Voltage-gated K+ channels

Ca2+-activated K+ channels

“Leak” K+ channels

Inward Rectifier

K+ channels

6 TMD

4 TMD

2 TMD

Coetzee, 2001


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K Disease+ Channel Principal and Auxiliary Subunits

Voltage-gated K+ channels

Ca2+-activated K+ channels

“Leak” K+ channels

Inward Rectifier

K+ channels

6 TMD

4 TMD

2 TMD

KCR1

minK

MiRPs

KCNK1 KCNK9

KCNK2 KCNK10

KCNK3 KCNK12

KCNK4 KCNK13

KCNK5 KCNK15

KCNK6 KCNK16

KCNK7 KCNK17

SUR

Kvb

KChAP

KChIPs

NCS1

Kir

eag

KCNQ

SK

slo

Kv

Kir1

Kir2

Kir3

Kir4

Kir5

Kir6

Kir7

eag

erg

elk

Kv1

Kv2

Kv3

Kv4

Kv5

Kv6

Kv8

Kv9

Coetzee, 2001


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Voltage-activated K Disease+ Channels

  • Transient outward current (Ito)

  • Slowly activating delayed rectifier (IKs)

  • Rapidly activating delayed rectifier (IKr)

  • Ultra-rapidly activating delayed rectifier (IKur)

Responsible for repolarization of the action potential and refractoriness (consequences for contractility and arrhythmias)


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Transient Outward K Disease+ Channels

  • Rapidly activating, slow inactivation

  • Responsible for early repolarization (Purkinje fibers)

  • Also contributes to late repolarization


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Cations Disease

TEA, Cs+, 4-AP

Class I

Disopyramide

Quinidine

Flecainide

Propafenone

Class III

Tedisamil

Other

Caffeine, Ryanodine

Bepridil

D-600

Nifedipine

Imipramine

Compounds Blocking Ito


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Delayed Rectifier Currents Disease

IKr and IKs


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Delayed Rectifier Current Disease

Control

Ca-free + Cd

Matsuura et al, 1987


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Two Types of Delayed Rectifiers Disease

550 ms

E-4031

100 pA

Sanguinetti & Jurkiewicz, 1991


Compounds blocking delayed rectifiers l.jpg

Rapidly activating (I DiseaseKr)

E-4031

Dofetilide

Sematilide

MK-499

La3+

Slowly activating (IKs)

K+ sparing diuretics

Indapamide

Triamterene

Compounds Blocking Delayed Rectifiers


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K Disease+ Channel a-Subunits Molecular determinants of gating

pore

S4 segment

N-type inactivation


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Kv Diseaseb Subunits Accelerate Inactivation of Kv Channels


Slide54 l.jpg

Kv Diseaseb Subunits Increase Expression Levels of Kv Channels



Slide56 l.jpg

Kv Diseaseb Subunits as Molecular Chaperones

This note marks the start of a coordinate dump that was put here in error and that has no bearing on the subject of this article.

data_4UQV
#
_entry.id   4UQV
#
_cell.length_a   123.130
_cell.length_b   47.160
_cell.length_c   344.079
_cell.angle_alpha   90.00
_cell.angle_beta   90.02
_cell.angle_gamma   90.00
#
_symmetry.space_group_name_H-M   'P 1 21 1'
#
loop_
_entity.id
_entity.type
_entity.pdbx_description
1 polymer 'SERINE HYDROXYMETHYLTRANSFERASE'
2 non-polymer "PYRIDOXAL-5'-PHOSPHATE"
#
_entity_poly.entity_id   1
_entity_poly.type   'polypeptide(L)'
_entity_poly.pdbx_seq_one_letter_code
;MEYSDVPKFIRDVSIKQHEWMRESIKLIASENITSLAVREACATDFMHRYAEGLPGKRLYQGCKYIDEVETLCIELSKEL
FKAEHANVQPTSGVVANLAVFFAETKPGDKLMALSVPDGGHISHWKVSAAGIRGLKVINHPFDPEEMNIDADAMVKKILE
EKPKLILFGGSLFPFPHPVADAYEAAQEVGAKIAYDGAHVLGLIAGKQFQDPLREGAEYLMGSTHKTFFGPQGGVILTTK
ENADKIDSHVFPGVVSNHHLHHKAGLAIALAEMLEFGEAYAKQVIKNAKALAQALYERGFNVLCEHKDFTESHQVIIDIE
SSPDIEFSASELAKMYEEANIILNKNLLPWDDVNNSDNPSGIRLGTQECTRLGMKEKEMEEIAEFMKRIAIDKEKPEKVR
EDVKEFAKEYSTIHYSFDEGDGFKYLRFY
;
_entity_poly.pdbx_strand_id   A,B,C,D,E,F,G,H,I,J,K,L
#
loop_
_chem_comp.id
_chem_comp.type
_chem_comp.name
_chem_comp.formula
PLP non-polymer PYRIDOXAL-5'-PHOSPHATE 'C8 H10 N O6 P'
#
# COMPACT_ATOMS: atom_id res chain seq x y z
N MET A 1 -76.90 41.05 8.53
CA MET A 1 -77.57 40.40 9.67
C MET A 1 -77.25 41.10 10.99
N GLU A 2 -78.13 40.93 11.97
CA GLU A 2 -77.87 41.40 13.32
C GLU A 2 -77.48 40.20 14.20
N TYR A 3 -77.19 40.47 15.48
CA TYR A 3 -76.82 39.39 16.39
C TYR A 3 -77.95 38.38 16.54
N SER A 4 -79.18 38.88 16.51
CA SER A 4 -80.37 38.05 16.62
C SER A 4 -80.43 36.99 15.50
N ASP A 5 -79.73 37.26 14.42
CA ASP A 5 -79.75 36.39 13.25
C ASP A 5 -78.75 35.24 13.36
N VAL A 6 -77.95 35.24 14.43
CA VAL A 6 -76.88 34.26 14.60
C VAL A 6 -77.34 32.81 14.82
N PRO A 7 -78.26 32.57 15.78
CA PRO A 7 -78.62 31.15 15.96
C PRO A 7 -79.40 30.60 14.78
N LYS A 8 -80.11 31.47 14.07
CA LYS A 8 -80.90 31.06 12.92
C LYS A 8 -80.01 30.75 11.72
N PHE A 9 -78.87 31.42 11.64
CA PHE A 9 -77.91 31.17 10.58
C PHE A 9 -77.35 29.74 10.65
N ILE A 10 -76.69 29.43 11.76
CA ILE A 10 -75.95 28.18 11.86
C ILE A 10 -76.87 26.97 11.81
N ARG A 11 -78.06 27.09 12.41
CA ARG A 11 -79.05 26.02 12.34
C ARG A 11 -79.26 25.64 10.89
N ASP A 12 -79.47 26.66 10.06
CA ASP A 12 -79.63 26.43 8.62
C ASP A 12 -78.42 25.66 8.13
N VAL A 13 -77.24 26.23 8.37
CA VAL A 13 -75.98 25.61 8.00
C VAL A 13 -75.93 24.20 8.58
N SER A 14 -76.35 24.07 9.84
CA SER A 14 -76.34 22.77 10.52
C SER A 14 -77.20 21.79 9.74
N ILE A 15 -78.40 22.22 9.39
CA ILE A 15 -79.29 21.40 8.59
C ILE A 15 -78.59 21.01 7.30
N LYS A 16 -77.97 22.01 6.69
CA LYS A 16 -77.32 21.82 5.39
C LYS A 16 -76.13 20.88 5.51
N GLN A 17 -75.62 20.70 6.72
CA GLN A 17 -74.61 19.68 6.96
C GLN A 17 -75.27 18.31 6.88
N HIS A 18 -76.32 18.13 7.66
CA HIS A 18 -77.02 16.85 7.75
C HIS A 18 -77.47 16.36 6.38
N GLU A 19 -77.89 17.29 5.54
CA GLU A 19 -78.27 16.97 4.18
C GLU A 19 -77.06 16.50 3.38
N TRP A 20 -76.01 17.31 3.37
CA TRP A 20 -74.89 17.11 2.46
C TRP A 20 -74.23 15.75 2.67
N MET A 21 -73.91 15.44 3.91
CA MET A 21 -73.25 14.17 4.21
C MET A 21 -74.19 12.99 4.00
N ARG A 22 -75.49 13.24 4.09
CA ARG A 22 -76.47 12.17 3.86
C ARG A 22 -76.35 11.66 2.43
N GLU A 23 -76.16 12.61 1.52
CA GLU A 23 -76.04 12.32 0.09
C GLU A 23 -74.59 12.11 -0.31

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Kv Diseaseb Confers Hypoxia-Sensitivity to Kv4 Channels


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Identification of Frequenin as a Putative Kv4 Diseaseb-subunit

  • We searched EST databases (using KChIP2 as a bait)

  • Concentrated on ESTs cloned from cardiac libraries

  • W81153: frequenin (cloned from a human fetal cardiac library)


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Kv4.2+H Disease2O

Kv4.2+Frequenin

10 mA

100 ms

Effects of Frequenin on Kv4.2 Currents

*

20

15

10

5

0

Kv4.2 + H2O

Kv4.2 + Frequenin


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Frequenin Enhances Kv4.2 Membrane Trafficking Disease

Kv4.2 + frequenin-GFP

Kv4.2

Frequenin-GFP

Anti-Kv4.2 Ab

Anti-Kv4.2 Ab

COS-7 cells


Delayed rectifier k channels molecular composition l.jpg
Delayed Rectifier K Disease+ ChannelsMolecular Composition

  • Rapidly-activating delayed rectifier

    • NCNH2 (h-erg)

  • Slowly-activating delayed rectifier

    • KCNQ1 (KvLQT1) plus KCNE1 (minK)

  • Ultra-rapidly activating delayed rectifier

    • Kv1.5?


Voltage activated k channels pharmacology l.jpg
Voltage-activated K Disease+ Channels Pharmacology

  • Transient outward current

    • 4-AP, bupivacaine, quinidine, profafenone, sotalol, capsaicin, verapamil, nifedipine

  • Rapidly-activating delayed rectifier

    • E-4031, dofetilide, sotalol, amiodarone, etc.

  • Slowly-activating delayed rectifier

    • Quinidine, amiodarone, clofilium, indapamide

  • Ultrarapid delayed rectifier

    • 4-AP, clofilium


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Voltage-activated K Disease+ Channels Genetic Disorders


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Mechanisms of Arrhythmias Disease

  • Abnormal automaticity

  • Triggered activity

  • Reentry


Triggered activity l.jpg
Triggered Activity Disease

  • Arrhythmias originating from afterdepolarizations

    • Early afterdepolarizations (phases 2 or 3)

    • Delayed afterdepolarizations (phase 4)

  • If large enough, can engage Na+/Ca2+ channels and initiate an action potential


Early afterdepolarizations l.jpg
Early Afterdepolarizations Disease

  • Can occur when outward currents are inhibited or inward currents are enhanced

  • Generally seen under conditions that prolong the action potential: